An exhibit at Zlatograd's Postal Museum

When the clerks came from the minorities, it was a completely different manner. Bulgarians and other Christians, who were considered second-class subjects of the sultan, saw employment as telegraph clerks as a way to improve their lives. Unlike their Muslim colleagues, they were highly motivated to succeed at their jobs, and quickly mastered the art of understanding the meaning of the Morse code messages by simply listening to them.

This, according to one story, saved a whole town during a particularly traumatic period.

During the 1877-1878 Russo-Turkish War, the retreating Ottomans decided to burn Pazardzhik to the ground and to kill its population before the advancing Russian army took the city. The local general was reluctant to carry out the massacre without permission from the High Porte, and duly telegraphed an inquiry. Two days passed in frustrated anticipation before an answer arrived. As the dots and dashes lined up one after another, the postmaster, an Armenian named Ovanes Sovadhian, quickly deciphered their meaning by simply listening to them. "Burn Pazardzhik, kill everyone," the message read. Sovadhian hesitated for a moment, and then gave the following translation to the Ottoman general: "Spare Pazardzhik and its people." The town was saved.

An old public telephone, exhibited at Zlatograd's Postal Museum

This war also saw the first use of a telephone in Bulgaria. It was a conversation between the Russian Prince Nikolay Romanov Sr, who was based in Pordim, near Pleven, and the Romanian King Karol, who was in Bucharest, on 16 October 1877.

The following year, Bulgaria was liberated and began using and improving the postal and telegraph infrastructure left by the Ottomans. It quickly expanded as a government institution, and the first Bulgarian post stamps were issued as early as 1879, and in 1884 the first telephone exchange was set up. Initially it connected the Palace with the office of the prime minister, the so-called Directorate of the Post Offices and Telegraphs, and the 4th Police District. It soon expanded and in 1898, the Bulgarian Telegraph Agency was created as a government information organisation. Postal and telegraph clerks studied their craft in a specialised school and had their own uniforms and organisations. Telegrams with set congratulatory texts were introduced and in the 1920s airmail became possible.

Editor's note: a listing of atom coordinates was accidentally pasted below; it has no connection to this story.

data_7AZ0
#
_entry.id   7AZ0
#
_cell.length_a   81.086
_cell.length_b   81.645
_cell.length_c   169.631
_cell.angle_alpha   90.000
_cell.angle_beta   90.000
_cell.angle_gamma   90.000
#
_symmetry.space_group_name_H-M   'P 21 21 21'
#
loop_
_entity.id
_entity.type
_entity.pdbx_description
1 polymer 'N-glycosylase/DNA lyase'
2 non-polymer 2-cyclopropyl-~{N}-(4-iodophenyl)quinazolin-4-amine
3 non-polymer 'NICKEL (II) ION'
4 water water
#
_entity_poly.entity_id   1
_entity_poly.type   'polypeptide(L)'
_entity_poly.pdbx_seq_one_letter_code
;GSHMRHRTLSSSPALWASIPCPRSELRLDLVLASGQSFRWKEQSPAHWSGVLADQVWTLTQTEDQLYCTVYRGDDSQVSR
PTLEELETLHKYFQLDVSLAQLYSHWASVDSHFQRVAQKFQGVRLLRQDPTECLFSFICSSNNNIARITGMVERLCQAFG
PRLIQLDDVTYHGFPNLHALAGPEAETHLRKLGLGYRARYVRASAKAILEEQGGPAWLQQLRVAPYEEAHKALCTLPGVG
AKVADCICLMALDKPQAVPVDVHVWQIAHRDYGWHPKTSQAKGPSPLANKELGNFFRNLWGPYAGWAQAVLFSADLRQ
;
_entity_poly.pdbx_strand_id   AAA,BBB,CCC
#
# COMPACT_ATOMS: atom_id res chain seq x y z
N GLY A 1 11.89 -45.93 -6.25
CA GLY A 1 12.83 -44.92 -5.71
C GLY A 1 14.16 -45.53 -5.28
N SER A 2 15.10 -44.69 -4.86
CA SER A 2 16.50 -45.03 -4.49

Until the early 20th century camels used to bring the post in some parts of Bulgaria, a photograph from the collection of Zlatograd's Postal Museum

The arrival of Communism marked a time of change for the services that were seen as crucial for the new government and its influence over the population's minds and hearts. In late 1944, for example, the Bulgarian postal and telegraph services were placed under the direct control of the military general staff for a time.

Telegraphy's decline inevitably came with the advent of the Internet and mobile phones, in the 1990s and the 2000s. The last telegram in Bulgaria was sent in 2005.

However, the official news organisation is still called the Bulgarian Telegraph Agency.